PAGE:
My first computer was a laptop called kooBi. It was an iBook. Its accompanying iPod was called doPi. It was great, went to Spain, and got a lot of stickers on it. Then poor kooBi aged and got tired. The disc burner stopped working, and that kind of feature is important to me, so I got a new one, a MacBook which I named McBook. Its iPod shuffle sidekick was called McPod. For graduation in 2008, I was given an iPod Touch named iToca, which is still with me. McBook‘s life was tragically cut short when it drowned in the summer of 2009, leading me to buy a MacBook Pro. I’m very attached to my laptops, the first 2 are living in a box in California, and I’ve taken this new one with me everywhere (Korea, Walnut Creek, Germany). But! It doesn’t have a proper name.
After 3 years of companionship, it’s still the new guy, and there’s some kind of smugness that comes with the title Pro that I do not enjoy associating myself with. So… back in 2009 I covered up the MacBook Pro label with a sticker that no one understands, because it’s in Latin. The label says Vade Mecum.
Front of Vade Mecum Front Detail on Vade Mecum
Vade Mecum [vɑdeɪ meɪkum] is a Latin phrase that literally means go with me. Cum means with, related to Spanish con, and when people graduate from college with praise, they receive their degree cum laude. Vade means Walk! or Go! It is the imperative (command) form of the verb vadere, which means to walk. This root is found in evade, pervade, invade, invasion, and wade (as in wading pool).
Vade Mecum has been used since the 1600s to describe something that goes with you. When I learned this term, I was told it was used by members of religious orders in olden times to refer to the small book of prayers which they always carried. Apparently the more general term is a girdle book, referring to the girdle where monks from the 1400s on would keep their books safe and dry. If you want to get into medieval bookbinding, there’s quite a lot of information about girdle books. Back to the point though, the first citation for Vade Mecum in the OED is from 1629, and since then the term has been used for secular handbooks or pocket reference, often made for a specific group of people.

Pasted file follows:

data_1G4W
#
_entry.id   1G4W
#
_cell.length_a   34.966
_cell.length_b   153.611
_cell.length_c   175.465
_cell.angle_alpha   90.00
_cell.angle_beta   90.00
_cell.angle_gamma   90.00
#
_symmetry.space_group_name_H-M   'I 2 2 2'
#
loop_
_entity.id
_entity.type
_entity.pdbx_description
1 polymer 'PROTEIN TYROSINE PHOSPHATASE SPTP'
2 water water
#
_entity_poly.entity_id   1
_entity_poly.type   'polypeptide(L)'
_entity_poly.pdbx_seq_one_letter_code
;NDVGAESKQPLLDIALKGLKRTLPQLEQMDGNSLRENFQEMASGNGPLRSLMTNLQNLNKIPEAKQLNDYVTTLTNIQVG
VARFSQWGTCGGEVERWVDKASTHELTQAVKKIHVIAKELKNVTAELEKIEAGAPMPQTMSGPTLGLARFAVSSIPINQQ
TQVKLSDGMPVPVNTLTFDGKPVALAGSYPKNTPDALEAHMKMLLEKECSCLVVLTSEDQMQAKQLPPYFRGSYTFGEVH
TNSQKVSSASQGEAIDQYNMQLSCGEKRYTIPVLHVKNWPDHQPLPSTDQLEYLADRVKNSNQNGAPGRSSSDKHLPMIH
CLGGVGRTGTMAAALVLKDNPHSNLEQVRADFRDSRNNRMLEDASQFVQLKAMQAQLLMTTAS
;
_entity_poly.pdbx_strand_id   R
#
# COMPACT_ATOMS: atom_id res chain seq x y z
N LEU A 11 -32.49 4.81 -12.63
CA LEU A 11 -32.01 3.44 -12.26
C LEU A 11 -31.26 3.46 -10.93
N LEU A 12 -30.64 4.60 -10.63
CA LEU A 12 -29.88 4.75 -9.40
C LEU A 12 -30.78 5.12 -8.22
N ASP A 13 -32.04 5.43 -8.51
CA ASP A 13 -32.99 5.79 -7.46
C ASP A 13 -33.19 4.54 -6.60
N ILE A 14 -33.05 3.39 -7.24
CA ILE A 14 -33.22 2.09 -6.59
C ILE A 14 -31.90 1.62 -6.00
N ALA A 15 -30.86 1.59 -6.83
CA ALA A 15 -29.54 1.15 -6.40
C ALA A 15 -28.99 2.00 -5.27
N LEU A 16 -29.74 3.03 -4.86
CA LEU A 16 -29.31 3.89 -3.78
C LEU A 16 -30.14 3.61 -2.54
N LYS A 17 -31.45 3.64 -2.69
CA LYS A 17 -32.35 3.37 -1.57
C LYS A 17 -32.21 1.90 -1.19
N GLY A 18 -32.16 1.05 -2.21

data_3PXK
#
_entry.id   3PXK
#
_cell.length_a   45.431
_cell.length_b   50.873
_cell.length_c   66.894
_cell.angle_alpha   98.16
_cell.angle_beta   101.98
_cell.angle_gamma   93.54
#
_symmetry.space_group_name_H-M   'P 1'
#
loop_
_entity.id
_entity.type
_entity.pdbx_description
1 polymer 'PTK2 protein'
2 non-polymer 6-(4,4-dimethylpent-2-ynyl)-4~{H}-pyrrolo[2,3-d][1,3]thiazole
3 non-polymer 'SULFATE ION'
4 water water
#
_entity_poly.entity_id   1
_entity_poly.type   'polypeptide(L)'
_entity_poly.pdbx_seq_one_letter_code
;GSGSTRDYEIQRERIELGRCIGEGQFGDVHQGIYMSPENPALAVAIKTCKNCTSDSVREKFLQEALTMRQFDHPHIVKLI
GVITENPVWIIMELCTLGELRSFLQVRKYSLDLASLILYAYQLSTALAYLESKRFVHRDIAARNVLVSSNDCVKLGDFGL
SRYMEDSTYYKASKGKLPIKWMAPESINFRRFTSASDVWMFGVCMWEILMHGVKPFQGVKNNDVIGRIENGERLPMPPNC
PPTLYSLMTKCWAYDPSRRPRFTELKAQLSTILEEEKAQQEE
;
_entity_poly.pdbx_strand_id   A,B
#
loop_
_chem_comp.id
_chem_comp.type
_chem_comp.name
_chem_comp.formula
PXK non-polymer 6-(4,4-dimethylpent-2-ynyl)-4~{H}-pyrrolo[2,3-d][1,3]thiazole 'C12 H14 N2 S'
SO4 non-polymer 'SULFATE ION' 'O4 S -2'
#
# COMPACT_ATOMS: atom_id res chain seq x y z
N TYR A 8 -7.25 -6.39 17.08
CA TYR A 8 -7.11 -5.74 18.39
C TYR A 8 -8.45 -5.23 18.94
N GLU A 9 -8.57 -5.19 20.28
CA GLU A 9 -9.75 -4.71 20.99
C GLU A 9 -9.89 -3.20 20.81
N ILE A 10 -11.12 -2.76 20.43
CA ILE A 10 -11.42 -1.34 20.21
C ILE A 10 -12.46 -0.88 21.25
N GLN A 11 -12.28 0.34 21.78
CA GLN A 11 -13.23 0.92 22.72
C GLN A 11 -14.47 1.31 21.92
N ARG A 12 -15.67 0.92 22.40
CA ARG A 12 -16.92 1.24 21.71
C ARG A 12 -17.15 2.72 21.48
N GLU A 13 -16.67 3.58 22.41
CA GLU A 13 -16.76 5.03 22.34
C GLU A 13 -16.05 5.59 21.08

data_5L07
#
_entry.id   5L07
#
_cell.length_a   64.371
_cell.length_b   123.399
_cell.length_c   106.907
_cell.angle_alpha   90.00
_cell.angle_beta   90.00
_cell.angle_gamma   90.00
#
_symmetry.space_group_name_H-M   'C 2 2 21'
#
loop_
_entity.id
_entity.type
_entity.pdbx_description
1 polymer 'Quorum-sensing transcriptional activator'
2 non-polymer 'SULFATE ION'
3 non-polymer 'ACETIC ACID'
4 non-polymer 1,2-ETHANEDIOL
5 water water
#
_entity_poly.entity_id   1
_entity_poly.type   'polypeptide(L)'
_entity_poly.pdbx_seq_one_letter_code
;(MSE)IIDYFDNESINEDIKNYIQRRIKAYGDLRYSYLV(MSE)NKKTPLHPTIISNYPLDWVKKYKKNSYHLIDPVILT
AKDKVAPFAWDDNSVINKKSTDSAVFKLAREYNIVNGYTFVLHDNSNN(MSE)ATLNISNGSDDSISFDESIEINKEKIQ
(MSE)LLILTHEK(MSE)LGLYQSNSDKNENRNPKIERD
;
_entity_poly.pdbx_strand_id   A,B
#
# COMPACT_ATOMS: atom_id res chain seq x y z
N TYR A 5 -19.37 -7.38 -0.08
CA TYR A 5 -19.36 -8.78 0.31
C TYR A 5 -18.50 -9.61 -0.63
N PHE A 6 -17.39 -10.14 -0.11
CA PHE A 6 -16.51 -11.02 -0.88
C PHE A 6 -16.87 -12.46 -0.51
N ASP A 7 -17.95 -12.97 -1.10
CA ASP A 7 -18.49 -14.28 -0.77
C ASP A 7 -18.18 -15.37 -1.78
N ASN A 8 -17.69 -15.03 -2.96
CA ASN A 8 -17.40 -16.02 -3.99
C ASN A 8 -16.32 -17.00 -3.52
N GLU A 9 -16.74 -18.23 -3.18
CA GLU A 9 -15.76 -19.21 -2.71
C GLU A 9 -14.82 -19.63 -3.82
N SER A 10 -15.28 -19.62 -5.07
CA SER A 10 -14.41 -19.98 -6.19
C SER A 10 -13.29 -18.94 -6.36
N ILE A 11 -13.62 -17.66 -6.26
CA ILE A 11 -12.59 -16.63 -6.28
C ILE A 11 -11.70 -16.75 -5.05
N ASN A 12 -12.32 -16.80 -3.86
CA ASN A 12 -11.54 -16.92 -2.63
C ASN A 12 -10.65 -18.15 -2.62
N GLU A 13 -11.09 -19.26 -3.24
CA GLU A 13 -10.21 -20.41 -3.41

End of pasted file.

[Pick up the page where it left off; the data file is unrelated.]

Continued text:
Speaking metaphorically, my laptop is my modern-day vade mecum, an object I keep by my side at all times for reference and solace in a troubled world. I feel a little blasphemous at times, knowing the religious beginnings of the term, but given the amount of time spent together, the laptop may be an apt cousin to a monk’s prayer book.
To be honest, I forget about the sticker a lot, but people seem to notice it and wonder about it when I bring it out in public… probably because cum is part of the word. (For the record, word historians have not found a link between the Latin conjunction cum, and the sexual term. Personally, I tend to call the laptop my computrix more than anything else, but when I am reminded of the sticker, I am elated by its literal meaning and pleased by its modern-day application.April 17, 2012